The best action is to prevent difficulties from the start. Before putting the grinder bit onto the shaft, coat it with Vaseline or a proprietary anti seize-compound. This will ease the removal of the bit later.
If the bit is already seized, the method of removal is based on how fast it is stuck. If there is a bit of movement around the shaft when the grub screw is removed, you can probably remove it with simple tools. First use very fine wet and dry sandpaper to remove all corrosion and roughness from the upper, exposed part of the shaft. Put a thin film of lubrication or penetrating oil on the shaft and then you can hold the top of the shaft tight with smooth-jawed pliers while you twist the bit. Be careful not to mark the shaft or you will create another obstacle to removal of the bit. Alternatively, while pulling up on the bit, you can tap the top end of the shaft gently with a plastic hammer to shake the bit loose.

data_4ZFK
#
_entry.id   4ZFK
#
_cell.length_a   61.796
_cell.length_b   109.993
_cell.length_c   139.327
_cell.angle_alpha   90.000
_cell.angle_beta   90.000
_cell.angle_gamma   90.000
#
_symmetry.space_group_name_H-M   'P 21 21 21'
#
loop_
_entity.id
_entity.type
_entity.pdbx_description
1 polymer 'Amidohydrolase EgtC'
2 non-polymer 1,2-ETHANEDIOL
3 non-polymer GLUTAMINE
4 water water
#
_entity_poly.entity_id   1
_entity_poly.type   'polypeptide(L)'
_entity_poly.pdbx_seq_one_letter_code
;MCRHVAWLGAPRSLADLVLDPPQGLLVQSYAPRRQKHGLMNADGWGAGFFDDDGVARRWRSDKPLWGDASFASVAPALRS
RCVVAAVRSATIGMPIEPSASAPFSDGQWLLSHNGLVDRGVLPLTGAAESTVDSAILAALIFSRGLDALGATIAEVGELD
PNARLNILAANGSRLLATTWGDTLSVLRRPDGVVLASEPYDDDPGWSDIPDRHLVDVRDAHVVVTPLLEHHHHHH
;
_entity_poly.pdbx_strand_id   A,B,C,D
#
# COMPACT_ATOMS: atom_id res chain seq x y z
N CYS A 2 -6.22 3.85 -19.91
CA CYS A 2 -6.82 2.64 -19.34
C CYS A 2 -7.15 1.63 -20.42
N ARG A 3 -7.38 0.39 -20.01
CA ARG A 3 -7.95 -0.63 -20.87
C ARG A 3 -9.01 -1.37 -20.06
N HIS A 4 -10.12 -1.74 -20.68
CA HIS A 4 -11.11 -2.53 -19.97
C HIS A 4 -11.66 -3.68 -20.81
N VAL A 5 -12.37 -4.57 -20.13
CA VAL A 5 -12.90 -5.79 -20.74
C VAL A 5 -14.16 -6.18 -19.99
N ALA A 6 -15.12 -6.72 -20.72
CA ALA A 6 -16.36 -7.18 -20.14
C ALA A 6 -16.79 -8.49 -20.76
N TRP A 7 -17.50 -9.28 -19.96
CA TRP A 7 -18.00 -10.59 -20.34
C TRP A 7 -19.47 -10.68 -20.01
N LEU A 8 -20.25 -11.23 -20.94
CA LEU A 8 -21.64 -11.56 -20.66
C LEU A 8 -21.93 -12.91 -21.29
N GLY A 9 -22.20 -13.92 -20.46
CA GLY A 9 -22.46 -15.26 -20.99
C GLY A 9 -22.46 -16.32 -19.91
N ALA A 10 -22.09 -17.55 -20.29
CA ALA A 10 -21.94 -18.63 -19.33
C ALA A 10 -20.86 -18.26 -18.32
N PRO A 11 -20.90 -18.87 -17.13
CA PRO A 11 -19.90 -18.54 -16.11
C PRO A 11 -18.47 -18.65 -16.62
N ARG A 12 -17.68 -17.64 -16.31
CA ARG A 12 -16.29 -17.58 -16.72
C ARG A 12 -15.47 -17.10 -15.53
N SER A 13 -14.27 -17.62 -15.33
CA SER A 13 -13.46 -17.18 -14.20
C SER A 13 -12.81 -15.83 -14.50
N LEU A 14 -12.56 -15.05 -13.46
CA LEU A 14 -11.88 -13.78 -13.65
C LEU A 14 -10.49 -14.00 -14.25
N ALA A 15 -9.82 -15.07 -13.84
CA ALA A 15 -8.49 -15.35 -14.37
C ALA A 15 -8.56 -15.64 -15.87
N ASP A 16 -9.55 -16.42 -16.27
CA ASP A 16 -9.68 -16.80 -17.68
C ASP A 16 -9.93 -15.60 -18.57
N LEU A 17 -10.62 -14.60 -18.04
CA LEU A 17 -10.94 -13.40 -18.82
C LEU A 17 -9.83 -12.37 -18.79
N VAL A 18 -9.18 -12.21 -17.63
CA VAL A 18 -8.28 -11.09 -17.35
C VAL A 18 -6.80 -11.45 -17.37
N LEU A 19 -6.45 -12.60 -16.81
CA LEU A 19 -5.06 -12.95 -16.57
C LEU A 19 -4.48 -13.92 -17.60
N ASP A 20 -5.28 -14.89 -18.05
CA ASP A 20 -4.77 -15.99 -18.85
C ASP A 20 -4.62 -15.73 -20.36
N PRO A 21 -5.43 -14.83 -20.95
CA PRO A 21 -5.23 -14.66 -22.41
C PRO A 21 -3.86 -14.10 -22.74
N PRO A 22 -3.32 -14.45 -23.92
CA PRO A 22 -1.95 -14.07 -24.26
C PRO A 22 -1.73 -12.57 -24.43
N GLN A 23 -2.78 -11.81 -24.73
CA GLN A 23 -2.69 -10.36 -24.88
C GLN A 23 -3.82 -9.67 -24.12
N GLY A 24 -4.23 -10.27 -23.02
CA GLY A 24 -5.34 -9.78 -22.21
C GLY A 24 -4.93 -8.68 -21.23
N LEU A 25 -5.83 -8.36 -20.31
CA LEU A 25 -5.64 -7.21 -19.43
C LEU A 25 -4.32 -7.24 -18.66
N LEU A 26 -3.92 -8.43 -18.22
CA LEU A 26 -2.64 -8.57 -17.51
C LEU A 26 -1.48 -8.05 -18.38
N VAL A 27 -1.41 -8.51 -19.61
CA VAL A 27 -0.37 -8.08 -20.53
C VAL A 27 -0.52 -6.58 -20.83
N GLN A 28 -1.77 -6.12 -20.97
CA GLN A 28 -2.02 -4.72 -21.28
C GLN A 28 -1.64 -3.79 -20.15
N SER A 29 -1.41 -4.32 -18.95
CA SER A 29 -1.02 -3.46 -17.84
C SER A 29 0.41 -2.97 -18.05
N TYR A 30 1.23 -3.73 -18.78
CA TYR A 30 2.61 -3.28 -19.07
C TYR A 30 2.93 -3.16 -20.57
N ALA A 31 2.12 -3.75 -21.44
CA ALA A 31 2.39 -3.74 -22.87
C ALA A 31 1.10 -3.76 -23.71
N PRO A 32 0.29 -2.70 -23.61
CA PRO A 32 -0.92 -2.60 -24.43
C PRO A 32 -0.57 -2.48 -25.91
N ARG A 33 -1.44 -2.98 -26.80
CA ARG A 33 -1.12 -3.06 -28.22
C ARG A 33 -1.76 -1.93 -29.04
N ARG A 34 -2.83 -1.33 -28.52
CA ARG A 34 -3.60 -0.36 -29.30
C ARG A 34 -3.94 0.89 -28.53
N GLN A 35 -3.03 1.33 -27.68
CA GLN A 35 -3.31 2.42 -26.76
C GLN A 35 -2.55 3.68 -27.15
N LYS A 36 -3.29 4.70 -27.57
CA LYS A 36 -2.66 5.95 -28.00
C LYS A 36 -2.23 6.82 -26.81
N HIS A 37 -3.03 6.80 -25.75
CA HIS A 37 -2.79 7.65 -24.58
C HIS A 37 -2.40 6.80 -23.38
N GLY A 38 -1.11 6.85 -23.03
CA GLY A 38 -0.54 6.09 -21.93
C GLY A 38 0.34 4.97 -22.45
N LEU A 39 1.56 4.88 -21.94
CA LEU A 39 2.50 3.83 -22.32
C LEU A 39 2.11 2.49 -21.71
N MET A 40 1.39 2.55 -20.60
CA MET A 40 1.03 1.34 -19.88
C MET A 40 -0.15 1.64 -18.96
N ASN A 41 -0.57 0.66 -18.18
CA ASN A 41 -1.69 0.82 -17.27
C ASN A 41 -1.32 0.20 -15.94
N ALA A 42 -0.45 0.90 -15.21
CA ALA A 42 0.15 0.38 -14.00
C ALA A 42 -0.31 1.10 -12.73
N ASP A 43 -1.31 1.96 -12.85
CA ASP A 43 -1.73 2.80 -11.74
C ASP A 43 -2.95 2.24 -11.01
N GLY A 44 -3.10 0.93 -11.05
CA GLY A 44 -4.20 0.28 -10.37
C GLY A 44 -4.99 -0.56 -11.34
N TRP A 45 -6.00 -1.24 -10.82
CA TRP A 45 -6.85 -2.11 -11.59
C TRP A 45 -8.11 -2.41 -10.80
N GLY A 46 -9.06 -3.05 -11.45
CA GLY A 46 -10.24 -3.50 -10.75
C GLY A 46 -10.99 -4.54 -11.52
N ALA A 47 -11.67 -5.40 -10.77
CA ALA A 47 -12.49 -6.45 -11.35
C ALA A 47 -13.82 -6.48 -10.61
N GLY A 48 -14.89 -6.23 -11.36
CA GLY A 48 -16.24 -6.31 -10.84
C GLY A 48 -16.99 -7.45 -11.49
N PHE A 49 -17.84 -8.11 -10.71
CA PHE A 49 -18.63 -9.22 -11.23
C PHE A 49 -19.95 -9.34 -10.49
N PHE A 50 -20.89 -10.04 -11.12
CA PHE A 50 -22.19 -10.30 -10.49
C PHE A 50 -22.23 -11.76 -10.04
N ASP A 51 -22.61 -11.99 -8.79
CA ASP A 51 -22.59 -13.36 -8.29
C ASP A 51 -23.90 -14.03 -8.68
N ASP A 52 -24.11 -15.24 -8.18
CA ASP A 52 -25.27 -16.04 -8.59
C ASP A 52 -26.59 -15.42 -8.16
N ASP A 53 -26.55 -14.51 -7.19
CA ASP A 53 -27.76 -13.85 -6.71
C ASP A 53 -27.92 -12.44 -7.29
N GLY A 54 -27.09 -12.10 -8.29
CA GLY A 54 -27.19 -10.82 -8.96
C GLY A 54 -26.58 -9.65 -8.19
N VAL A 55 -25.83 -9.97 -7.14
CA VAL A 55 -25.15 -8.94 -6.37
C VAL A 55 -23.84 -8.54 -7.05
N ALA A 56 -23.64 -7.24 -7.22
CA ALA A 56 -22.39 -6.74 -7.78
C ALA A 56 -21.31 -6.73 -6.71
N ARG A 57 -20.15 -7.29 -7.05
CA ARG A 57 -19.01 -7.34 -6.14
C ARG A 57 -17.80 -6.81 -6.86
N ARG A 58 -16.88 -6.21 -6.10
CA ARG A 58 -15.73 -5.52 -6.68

If this does not work, remove the grid and turn the dry grinder upside down and spray WD-40 or other penetrating oil to the bottom of the grinder bit. This should be left for a few days with renewal of the penetrating oil every half day. Then try the methods above to free the bit from the shaft.
If the bit is firmly stuck, you will need a small wheel puller to get the bit off the shaft.
Once you have the bit off, smooth any corrosion with fine wet and dry sandpaper and lubricate the shaft. Periodic removal of the bit and lubrication of the shaft will become part of the regular maintenance of the grinder.